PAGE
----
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Issue 340 - April 2000

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CANAL IN JEOPARDY

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Fears are growing over the state of parts of the Itchen Navigation, the historic canal that runs from Southampton to Winchester. The waterway - running north from Southampton through Eastleigh - is in danger of collapse just south of Winchester, according to environment watchdogs.

The wildlife interest of the canal is also undermined by a lack of proper maintenance.

Among the concerns is the management by Winchester College. Using sluices, it has stemmed the flow to maintain the water level for its young rowers.

The water flow is now minimal, creating near stagnant conditions - conditions in which few fish thrive.

Rod Murchie, Environment Agency (EA) water resources manager, is increasingly concerned for one of Hampshire's finest industrial monuments.

Mr Murchie said, "Our heritage is gradually going. If the bank went the water would go. No-one is maintaining them. It costs too much money. No-one owns it I'm afraid. No-one wants it. The college maintains the water levels for its rowing. But if it goes that is their rowing finished.

"Ash trees are growing in the masonry at St Catherine's Lock and ripping it apart. I would like to cut them down but there would be a huge fuss. The masonry will burst apart and the masonry will be in the river and then the banks will go."

Mr Murchie is concerned that a collapse of the navigation could have a severe impact on the adjacent River Itchen Site of Scientific Interest.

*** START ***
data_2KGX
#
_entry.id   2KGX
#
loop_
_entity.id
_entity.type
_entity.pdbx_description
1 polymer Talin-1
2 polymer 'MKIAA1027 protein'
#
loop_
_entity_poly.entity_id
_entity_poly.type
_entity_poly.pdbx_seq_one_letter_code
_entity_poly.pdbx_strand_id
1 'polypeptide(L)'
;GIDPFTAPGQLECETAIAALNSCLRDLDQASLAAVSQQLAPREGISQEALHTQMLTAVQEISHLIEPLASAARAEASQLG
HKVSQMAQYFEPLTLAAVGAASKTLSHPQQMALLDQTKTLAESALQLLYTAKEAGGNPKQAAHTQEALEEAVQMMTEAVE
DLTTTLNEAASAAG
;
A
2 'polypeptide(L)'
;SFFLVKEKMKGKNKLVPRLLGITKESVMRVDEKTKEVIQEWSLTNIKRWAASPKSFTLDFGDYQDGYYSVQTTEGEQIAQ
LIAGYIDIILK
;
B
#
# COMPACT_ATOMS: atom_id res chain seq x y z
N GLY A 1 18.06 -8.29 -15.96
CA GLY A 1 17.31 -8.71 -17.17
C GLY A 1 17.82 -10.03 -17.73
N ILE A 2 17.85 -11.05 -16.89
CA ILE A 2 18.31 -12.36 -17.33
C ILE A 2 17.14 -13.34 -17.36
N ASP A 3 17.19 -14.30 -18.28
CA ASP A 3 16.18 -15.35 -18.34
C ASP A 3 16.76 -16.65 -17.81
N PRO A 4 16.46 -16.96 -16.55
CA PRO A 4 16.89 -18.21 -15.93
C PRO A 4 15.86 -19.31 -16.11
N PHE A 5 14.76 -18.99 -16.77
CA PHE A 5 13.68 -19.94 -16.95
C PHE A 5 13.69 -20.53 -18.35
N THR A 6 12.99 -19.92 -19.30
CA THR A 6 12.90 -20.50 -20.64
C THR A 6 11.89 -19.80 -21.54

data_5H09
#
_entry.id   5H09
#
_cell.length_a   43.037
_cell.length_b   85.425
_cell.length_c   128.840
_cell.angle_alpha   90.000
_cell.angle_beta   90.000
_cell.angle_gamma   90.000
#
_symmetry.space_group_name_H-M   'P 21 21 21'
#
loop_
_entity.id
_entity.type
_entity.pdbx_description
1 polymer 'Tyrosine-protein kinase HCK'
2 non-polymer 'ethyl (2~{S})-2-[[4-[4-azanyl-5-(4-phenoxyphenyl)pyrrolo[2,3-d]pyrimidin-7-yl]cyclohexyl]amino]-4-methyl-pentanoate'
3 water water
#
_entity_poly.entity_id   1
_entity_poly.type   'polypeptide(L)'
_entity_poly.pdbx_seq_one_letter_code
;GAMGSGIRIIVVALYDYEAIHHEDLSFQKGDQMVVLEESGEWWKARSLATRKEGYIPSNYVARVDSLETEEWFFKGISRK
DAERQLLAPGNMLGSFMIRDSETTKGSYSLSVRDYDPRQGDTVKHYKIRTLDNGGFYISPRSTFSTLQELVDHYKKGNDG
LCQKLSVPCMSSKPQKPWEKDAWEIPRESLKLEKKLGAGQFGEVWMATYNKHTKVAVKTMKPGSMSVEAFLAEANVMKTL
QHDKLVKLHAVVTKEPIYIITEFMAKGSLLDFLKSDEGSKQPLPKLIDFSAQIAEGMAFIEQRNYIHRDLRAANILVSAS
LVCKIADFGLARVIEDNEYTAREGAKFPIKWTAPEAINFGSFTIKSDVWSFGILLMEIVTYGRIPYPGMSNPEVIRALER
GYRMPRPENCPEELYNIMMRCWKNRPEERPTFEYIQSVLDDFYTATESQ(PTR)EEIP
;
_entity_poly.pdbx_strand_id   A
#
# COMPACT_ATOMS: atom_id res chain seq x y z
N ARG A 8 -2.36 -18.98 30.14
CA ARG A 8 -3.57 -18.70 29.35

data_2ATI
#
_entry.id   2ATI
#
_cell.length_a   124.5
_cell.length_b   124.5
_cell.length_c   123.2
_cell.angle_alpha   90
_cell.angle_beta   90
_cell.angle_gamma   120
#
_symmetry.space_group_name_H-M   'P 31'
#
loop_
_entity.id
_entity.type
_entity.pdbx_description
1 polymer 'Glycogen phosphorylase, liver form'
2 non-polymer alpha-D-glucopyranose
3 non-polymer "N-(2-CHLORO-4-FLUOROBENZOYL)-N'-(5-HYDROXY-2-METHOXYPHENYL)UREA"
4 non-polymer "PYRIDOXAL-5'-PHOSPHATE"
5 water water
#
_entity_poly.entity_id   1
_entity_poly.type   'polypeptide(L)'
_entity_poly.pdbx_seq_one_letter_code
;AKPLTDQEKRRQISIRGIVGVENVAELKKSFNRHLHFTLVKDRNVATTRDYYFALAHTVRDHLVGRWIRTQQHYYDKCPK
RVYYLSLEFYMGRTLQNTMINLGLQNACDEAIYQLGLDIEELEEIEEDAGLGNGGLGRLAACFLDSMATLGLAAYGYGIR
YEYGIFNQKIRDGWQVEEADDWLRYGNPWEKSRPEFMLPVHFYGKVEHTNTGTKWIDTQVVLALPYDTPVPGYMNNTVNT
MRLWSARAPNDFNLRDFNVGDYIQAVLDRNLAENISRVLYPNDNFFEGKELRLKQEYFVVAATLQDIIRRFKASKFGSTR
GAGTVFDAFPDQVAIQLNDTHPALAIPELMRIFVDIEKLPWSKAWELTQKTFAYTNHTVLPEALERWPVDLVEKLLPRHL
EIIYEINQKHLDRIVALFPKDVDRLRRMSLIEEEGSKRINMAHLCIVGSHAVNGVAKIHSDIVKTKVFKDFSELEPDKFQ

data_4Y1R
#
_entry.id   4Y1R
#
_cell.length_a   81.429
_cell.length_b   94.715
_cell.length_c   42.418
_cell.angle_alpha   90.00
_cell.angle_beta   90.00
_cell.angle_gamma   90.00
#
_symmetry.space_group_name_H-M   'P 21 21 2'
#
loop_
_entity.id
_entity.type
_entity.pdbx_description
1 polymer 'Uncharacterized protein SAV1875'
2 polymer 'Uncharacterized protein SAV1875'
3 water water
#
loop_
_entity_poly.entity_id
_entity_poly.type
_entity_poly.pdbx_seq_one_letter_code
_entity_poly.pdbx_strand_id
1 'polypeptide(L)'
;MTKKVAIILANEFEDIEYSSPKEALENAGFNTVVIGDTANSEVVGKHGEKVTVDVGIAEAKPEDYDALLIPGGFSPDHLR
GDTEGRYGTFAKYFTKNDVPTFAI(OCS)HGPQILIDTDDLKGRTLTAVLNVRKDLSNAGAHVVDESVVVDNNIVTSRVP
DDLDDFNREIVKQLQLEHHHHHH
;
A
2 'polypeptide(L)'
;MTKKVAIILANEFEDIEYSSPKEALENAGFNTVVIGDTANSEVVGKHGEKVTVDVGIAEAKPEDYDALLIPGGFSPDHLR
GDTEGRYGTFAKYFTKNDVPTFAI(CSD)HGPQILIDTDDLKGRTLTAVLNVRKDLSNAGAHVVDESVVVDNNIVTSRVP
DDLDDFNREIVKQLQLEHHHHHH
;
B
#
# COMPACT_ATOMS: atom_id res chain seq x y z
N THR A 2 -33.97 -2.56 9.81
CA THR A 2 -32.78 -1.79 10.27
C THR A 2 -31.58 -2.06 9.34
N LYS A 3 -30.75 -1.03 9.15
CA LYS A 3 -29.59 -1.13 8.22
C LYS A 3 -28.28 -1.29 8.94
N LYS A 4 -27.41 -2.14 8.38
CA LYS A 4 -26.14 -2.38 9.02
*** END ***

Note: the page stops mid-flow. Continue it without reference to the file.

Seen on a recent walk along the navigation were kingfishers, wrens, dabchicks, yellow wagtails, and even an egret, a heron normally only found in Europe. But there was also rubbish accumulating on the surface by the sluice and no plants grew in the water.

Others echo Mr Murchie's concerns. Clive Chatters, of Hampshire Wildlife Trust, said of the stretch south of Garnier Road: "The trees are overshadowing the water and the riverbank is highly unstable."

The EA wants to set up a River Itchen steering group with landowners and other bodies such as the wildlife trust and English Nature. As the Itchen Navigation is part of the river it will soon be part of a Special Area of Conservation. The designation means that it is of European significance and so legally should have a proper management scheme.

Ian Davidson-Watts, of English Nature, said: "We would like to see improvements including speeding up the water flow. If it is neglected ultimately it will deteriorate."

Robin Chute, estates bursar at Winchester College, said: "We share these concerns. We have done a lot of work on the banks. They are basically stable. There is one leak but it is mendable."